SSL Citizen Review Board starts to take shapeSep 21, 2020 03:08PM ● By Bill Hardesty
By Bill Hardesty | [email protected]
During the Aug.12 City Council work meeting, the council continued to discuss the Citizens Review Board. Between the last work meeting on July 22 and this one, council members met in small groups with city staff to better understand what the board can do and what it can’t do legally.
Areas of consensus
Since Sharla Bynum, City Council chairperson, attended each small group session, she started the work meeting by summing up the areas where there is agreement.
City Council members want to make sure the board is diverse and represents all stakeholders including the police department.
It is suggested that at least two business owners are on the board.
The board will be a recommending body to the City Council. The board will report to the council on a regular basis.
Residents will serve a one- or two-year term. They will meet monthly and be compensated like Planning Commission members.
The board will also receive a lot training to help with their deliberations. The board most likely will have seven members with two alternates.
Areas still open
Bynum said there was still two areas open for discussion. The first is the scope and the second is how members are selected.
Bynum begun the discussion by reminding members that scope is tied to resources and it is important to be realistic given the bare bones budget they recently passed.
All councilmembers supported the recommendation that all Use of Force incidents should be reviewed by the board. However, the definition of Use of Force is open for interpretation.
For example, the National Institute of Justice promotes a Use of Force Continuum. Moving from low to high, the continuum is Officer Presence moving to Verbalization moving to Empty-Hand Control (the officer uses bodily force to gain control of the situation), moving to Less-Lethal Methods (officers may use a baton or a Taser), and finally moving to Lethal Force.
A question not yet discussed in a public meeting is where along the continuum does the Citizens Review Board start to review the actions of the police.
Bynum reported that Police Chief Jack Carruth said in a small group meeting that there is an average of 30 Use of Force incidents per month.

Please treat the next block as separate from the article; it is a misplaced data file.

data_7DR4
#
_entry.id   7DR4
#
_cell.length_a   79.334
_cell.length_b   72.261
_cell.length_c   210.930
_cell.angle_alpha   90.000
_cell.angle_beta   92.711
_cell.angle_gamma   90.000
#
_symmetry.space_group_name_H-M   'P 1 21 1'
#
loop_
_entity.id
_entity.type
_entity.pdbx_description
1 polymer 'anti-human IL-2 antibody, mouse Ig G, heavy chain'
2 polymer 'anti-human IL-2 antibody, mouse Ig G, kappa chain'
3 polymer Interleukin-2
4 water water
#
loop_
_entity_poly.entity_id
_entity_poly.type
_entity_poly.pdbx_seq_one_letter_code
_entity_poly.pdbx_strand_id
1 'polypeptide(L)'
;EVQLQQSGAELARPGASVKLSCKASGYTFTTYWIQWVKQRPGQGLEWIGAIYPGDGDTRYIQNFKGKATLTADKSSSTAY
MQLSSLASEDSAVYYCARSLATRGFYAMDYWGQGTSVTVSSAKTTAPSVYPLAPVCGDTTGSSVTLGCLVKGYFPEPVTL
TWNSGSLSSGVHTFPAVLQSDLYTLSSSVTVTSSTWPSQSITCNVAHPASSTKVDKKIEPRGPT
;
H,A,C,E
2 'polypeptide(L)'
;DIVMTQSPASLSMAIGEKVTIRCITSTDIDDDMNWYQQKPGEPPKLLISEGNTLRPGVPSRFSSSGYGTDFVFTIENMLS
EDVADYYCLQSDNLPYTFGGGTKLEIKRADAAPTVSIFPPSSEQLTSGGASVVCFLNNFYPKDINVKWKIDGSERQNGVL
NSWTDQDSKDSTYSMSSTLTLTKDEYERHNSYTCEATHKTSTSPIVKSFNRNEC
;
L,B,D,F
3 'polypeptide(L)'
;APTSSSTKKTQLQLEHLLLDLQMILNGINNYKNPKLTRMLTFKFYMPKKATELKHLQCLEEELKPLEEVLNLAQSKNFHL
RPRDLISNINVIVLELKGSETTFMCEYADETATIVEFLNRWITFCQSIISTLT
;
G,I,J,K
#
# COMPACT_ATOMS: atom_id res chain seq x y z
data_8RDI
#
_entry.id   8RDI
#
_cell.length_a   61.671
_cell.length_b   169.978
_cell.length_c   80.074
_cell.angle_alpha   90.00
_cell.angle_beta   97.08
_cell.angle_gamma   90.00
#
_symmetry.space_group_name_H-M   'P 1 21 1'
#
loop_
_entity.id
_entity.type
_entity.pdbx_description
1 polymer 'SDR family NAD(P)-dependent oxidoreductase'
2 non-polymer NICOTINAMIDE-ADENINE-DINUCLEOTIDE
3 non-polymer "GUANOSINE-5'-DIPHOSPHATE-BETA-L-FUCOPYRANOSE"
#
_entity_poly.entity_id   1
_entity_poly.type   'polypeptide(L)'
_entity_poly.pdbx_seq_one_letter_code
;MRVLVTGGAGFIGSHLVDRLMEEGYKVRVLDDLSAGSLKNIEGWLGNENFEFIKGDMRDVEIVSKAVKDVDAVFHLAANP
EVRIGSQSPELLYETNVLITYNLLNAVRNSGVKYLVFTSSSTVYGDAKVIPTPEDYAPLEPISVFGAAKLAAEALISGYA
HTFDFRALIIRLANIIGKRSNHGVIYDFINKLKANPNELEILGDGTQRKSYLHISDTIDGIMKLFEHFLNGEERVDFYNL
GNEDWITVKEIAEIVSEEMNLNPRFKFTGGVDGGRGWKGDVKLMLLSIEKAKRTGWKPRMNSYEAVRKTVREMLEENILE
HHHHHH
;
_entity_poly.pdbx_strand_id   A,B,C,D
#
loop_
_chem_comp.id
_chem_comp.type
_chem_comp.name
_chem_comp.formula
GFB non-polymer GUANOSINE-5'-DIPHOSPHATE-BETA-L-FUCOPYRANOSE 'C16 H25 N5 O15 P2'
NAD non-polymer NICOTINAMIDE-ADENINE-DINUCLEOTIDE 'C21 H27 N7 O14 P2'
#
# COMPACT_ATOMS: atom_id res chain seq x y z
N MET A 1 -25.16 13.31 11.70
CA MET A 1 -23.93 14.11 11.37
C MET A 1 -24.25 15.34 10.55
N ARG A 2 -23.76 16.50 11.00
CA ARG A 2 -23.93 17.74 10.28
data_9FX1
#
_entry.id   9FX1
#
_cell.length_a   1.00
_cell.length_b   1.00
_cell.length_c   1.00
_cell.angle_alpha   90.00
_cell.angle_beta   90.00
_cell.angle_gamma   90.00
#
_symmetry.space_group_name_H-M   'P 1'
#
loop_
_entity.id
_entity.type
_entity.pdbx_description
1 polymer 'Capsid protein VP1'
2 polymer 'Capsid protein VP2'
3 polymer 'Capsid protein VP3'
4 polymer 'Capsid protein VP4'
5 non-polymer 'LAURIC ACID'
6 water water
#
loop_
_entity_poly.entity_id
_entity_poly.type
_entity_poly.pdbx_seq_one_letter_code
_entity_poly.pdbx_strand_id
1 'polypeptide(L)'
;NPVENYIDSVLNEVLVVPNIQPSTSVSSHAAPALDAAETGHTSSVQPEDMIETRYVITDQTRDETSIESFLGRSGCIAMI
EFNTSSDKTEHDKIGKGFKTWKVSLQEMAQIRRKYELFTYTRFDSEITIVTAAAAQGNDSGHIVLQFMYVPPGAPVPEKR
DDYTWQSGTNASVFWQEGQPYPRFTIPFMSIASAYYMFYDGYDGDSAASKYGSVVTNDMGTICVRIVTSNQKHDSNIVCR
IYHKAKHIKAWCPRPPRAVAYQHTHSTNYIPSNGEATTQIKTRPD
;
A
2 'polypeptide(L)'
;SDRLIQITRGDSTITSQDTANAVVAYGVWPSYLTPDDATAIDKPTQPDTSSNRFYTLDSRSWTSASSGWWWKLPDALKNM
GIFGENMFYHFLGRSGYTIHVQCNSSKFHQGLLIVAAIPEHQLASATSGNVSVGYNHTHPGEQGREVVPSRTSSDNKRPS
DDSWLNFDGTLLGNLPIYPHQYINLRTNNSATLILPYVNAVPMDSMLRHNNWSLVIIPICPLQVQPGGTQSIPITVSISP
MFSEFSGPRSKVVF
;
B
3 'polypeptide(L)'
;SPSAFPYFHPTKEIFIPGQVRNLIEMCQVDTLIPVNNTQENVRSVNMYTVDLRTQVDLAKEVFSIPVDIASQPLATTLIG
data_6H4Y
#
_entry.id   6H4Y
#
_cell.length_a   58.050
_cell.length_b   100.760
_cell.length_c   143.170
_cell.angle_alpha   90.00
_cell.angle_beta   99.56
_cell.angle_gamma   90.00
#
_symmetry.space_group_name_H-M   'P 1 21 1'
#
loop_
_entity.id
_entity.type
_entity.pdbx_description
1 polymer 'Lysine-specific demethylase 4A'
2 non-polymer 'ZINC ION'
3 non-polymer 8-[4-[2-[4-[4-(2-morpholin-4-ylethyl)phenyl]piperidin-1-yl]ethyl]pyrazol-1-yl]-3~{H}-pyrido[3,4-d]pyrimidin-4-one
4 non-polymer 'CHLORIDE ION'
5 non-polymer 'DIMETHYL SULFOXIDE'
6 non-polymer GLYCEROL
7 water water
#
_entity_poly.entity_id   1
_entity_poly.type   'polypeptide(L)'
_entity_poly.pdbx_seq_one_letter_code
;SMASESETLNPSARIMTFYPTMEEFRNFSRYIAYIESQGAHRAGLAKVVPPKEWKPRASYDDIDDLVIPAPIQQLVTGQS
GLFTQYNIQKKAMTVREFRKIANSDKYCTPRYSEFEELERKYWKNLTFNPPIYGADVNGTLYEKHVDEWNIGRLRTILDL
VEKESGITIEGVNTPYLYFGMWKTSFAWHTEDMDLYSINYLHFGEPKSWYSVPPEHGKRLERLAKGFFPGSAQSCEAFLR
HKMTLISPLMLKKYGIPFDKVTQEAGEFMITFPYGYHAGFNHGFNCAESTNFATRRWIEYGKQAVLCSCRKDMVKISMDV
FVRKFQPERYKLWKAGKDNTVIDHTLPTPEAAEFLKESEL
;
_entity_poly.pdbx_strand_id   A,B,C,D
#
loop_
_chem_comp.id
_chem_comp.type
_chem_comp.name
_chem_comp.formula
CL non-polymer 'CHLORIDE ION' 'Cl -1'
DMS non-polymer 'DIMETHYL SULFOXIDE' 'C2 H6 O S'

Corey Thomas, District 2, suggested adding car chases to the scope because of the potential damage they may cause.
Ray deWolfe, councilmember at-large, suggested adding level 1 citizen complaints.
Natalie Pinkney, councilmember at-large, spoke further on the board handling complaints. She mentioned that some minority community members are afraid to go to the police department to file a complaint and the board should receive complaints. She also continued to voice concern about the power of the board.
“What teeth does the board have?” Pinkney asked.
Shane Siwik, District 5, suggested adding “No-Knock” warrants and seizing high ticket property to the scope.
In summary, the scope went from the Use of Force to additional four areas for review. The council will need to balance a larger scope with the reality of smaller resources.
deWolfe suggested each council member be allowed to nominate one member. Each nomination will be approved by the City Council. Each nominee would provide a resume helping the council know their qualifications.
Some members voiced concern over that plan because members would nominate people they know, which might not give the board the diversity needed.
Pinkney favors open recruitment using an application process. She mentioned that this would allow people who aren’t known to the council but want to serve to get involved.
deWolfe countered by pointing out an application process could be difficult. He asked, “Who would select the members?”
Pinkney replied, “Appoint a director who will choose the members.”
At the close of the work meeting, Bynum said the council will continue to work on the board. The board is planning to observe the West Valley City Review Board to learn best practices.
deWolfe offered his opinion on next steps.
“I think we need to move quicker than slower. Let’s get something in place and then fix what isn’t working,” deWolfe said.